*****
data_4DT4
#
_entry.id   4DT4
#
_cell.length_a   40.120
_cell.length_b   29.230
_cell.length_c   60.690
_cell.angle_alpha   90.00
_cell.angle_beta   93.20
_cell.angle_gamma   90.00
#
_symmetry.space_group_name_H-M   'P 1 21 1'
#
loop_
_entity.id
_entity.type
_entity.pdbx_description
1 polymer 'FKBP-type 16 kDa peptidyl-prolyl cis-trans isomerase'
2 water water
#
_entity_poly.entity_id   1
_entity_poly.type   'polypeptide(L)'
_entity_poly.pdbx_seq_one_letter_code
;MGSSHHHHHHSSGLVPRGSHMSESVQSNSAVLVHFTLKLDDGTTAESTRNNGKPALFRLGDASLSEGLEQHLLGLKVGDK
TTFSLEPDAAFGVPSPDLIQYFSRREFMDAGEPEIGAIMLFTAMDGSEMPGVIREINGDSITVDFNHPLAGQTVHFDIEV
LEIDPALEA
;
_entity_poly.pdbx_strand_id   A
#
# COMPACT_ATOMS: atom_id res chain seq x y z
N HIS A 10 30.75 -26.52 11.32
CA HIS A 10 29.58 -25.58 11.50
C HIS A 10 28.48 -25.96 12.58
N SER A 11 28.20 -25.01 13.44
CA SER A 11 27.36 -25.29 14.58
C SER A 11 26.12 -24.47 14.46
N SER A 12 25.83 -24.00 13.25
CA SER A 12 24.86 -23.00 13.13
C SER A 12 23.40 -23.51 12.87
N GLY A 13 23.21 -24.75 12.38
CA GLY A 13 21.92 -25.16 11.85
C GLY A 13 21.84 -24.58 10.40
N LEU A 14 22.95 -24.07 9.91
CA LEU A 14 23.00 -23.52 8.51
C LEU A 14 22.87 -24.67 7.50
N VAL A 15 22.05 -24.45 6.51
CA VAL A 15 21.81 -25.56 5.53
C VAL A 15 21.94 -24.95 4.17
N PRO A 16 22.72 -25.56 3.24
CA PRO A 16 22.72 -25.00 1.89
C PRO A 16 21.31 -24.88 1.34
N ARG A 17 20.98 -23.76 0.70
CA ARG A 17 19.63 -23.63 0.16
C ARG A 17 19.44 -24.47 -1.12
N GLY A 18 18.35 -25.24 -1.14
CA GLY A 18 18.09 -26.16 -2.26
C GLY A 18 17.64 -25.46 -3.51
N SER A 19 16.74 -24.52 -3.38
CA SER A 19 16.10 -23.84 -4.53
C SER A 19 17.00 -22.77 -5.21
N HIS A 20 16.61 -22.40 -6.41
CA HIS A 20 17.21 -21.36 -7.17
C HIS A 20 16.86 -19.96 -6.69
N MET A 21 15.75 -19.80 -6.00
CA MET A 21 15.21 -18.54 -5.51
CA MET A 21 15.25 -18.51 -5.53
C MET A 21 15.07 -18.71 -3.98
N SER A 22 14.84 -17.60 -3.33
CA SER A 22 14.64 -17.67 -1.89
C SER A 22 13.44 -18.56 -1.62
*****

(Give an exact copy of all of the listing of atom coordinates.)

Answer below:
data_4DT4
#
_entry.id   4DT4
#
_cell.length_a   40.120
_cell.length_b   29.230
_cell.length_c   60.690
_cell.angle_alpha   90.00
_cell.angle_beta   93.20
_cell.angle_gamma   90.00
#
_symmetry.space_group_name_H-M   'P 1 21 1'
#
loop_
_entity.id
_entity.type
_entity.pdbx_description
1 polymer 'FKBP-type 16 kDa peptidyl-prolyl cis-trans isomerase'
2 water water
#
_entity_poly.entity_id   1
_entity_poly.type   'polypeptide(L)'
_entity_poly.pdbx_seq_one_letter_code
;MGSSHHHHHHSSGLVPRGSHMSESVQSNSAVLVHFTLKLDDGTTAESTRNNGKPALFRLGDASLSEGLEQHLLGLKVGDK
TTFSLEPDAAFGVPSPDLIQYFSRREFMDAGEPEIGAIMLFTAMDGSEMPGVIREINGDSITVDFNHPLAGQTVHFDIEV
LEIDPALEA
;
_entity_poly.pdbx_strand_id   A
#
# COMPACT_ATOMS: atom_id res chain seq x y z
N HIS A 10 30.75 -26.52 11.32
CA HIS A 10 29.58 -25.58 11.50
C HIS A 10 28.48 -25.96 12.58
N SER A 11 28.20 -25.01 13.44
CA SER A 11 27.36 -25.29 14.58
C SER A 11 26.12 -24.47 14.46
N SER A 12 25.83 -24.00 13.25
CA SER A 12 24.86 -23.00 13.13
C SER A 12 23.40 -23.51 12.87
N GLY A 13 23.21 -24.75 12.38
CA GLY A 13 21.92 -25.16 11.85
C GLY A 13 21.84 -24.58 10.40
N LEU A 14 22.95 -24.07 9.91
CA LEU A 14 23.00 -23.52 8.51
C LEU A 14 22.87 -24.67 7.50
N VAL A 15 22.05 -24.45 6.51
CA VAL A 15 21.81 -25.56 5.53
C VAL A 15 21.94 -24.95 4.17
N PRO A 16 22.72 -25.56 3.24
CA PRO A 16 22.72 -25.00 1.89
C PRO A 16 21.31 -24.88 1.34
N ARG A 17 20.98 -23.76 0.70
CA ARG A 17 19.63 -23.63 0.16
C ARG A 17 19.44 -24.47 -1.12
N GLY A 18 18.35 -25.24 -1.14
CA GLY A 18 18.09 -26.16 -2.26
C GLY A 18 17.64 -25.46 -3.51
N SER A 19 16.74 -24.52 -3.38
CA SER A 19 16.10 -23.84 -4.53
C SER A 19 17.00 -22.77 -5.21
N HIS A 20 16.61 -22.40 -6.41
CA HIS A 20 17.21 -21.36 -7.17
C HIS A 20 16.86 -19.96 -6.69
N MET A 21 15.75 -19.80 -6.00
CA MET A 21 15.21 -18.54 -5.51
CA MET A 21 15.25 -18.51 -5.53
C MET A 21 15.07 -18.71 -3.98
N SER A 22 14.84 -17.60 -3.33
CA SER A 22 14.64 -17.67 -1.89
C SER A 22 13.44 -18.56 -1.62